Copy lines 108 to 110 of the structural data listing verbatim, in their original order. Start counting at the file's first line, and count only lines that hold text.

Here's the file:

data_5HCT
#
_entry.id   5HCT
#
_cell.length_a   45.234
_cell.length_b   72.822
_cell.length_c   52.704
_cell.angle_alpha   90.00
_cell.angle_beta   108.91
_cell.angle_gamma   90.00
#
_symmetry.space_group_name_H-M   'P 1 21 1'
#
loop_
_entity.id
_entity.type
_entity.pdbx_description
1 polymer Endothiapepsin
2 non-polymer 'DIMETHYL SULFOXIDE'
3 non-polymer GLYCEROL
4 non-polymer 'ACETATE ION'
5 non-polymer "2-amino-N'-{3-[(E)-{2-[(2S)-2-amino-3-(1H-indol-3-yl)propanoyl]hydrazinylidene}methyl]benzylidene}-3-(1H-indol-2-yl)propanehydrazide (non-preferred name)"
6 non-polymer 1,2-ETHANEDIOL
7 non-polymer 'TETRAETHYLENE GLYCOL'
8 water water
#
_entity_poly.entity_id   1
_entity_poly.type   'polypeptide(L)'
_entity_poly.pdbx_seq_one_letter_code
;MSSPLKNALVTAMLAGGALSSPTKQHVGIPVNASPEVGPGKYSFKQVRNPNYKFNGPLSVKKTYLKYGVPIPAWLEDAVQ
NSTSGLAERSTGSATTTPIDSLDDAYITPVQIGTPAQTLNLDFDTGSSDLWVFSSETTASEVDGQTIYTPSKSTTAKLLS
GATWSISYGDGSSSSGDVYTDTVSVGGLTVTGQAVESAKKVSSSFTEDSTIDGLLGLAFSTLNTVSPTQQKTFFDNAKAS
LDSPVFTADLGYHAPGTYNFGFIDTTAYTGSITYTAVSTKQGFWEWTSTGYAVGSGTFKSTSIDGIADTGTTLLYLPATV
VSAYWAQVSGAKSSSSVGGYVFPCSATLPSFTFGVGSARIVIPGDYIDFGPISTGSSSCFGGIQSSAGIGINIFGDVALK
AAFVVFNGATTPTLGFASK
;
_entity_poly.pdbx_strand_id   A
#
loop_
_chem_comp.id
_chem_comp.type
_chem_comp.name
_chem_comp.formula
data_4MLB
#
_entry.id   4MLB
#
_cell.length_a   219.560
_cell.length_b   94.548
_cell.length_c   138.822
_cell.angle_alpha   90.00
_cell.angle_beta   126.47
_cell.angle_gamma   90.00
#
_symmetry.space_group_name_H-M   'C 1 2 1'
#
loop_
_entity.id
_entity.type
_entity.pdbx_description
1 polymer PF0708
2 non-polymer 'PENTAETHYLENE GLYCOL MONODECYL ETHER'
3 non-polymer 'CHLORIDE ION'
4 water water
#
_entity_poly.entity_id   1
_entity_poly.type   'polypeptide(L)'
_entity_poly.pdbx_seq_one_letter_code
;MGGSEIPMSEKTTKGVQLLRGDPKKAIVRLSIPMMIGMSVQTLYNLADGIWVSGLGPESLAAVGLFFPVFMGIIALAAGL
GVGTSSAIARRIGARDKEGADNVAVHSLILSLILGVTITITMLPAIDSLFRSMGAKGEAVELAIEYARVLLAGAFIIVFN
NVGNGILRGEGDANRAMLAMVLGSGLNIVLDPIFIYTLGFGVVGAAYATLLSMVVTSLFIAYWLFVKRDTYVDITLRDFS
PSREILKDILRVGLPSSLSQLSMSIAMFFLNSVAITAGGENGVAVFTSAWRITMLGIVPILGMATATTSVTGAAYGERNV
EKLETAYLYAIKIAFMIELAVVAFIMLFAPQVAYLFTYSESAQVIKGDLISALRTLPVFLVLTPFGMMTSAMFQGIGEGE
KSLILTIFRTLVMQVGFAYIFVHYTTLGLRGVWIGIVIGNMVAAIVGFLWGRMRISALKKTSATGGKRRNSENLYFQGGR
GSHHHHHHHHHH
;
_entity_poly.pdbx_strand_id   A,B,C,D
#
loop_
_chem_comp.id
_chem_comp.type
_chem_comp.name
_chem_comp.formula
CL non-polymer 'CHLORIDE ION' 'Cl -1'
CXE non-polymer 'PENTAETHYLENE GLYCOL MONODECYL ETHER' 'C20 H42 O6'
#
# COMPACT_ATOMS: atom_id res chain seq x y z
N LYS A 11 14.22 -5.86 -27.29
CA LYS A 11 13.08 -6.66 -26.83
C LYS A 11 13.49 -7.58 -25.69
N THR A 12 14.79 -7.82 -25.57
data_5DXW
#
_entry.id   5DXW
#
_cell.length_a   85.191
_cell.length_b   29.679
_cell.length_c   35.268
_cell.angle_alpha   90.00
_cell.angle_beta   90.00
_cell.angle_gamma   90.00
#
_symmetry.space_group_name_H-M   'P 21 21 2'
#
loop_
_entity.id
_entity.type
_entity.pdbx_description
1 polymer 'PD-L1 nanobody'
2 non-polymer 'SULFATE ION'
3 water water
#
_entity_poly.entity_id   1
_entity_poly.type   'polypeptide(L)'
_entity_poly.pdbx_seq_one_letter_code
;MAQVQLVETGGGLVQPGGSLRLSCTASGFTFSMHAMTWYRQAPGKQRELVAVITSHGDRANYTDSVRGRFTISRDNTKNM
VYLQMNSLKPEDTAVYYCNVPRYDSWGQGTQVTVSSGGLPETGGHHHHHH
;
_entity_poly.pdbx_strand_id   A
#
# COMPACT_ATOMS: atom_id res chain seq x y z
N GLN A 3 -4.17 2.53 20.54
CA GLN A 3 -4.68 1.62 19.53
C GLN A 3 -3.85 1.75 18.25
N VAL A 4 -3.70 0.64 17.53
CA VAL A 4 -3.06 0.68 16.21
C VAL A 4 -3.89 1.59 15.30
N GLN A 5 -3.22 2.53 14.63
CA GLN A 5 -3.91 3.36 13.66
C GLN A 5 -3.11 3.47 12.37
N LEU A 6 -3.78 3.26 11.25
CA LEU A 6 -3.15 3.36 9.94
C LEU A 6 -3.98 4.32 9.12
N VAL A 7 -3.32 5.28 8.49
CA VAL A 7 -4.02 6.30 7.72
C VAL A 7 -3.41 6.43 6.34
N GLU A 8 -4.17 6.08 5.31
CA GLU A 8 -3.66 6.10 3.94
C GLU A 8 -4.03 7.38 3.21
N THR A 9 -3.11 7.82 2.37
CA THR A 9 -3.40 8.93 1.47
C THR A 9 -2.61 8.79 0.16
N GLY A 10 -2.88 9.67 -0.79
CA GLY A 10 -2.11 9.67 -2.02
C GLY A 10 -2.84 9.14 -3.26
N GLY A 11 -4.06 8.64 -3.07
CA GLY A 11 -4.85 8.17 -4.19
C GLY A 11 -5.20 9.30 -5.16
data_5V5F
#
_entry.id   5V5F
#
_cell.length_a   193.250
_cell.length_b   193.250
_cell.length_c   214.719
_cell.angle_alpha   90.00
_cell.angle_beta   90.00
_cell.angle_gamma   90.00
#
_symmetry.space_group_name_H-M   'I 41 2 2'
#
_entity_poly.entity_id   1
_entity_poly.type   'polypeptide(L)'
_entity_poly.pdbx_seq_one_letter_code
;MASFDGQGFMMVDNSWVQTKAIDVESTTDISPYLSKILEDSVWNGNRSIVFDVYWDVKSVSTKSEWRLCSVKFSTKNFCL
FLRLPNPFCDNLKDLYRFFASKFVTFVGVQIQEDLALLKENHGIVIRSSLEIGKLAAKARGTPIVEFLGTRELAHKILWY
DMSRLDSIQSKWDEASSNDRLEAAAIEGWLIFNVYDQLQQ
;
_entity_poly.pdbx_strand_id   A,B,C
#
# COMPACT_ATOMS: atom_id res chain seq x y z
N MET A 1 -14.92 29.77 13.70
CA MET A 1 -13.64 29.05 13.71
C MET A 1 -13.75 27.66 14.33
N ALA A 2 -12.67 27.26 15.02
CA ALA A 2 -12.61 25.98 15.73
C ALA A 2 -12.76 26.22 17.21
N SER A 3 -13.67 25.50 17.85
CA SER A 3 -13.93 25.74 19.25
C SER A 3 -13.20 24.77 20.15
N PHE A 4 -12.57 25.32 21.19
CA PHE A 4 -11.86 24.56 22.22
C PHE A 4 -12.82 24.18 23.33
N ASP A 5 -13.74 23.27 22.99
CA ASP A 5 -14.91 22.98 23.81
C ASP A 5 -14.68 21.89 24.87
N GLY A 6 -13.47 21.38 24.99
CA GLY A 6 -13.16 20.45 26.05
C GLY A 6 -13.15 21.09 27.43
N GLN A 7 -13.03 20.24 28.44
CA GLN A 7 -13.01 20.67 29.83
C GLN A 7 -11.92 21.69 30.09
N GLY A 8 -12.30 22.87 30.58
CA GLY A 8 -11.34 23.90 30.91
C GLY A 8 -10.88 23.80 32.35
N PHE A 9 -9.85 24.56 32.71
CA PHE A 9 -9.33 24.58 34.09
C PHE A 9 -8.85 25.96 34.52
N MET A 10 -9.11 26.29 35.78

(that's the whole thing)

_entity.pdbx_description
1 polymer 'PD-L1 nanobody'
2 non-polymer 'SULFATE ION'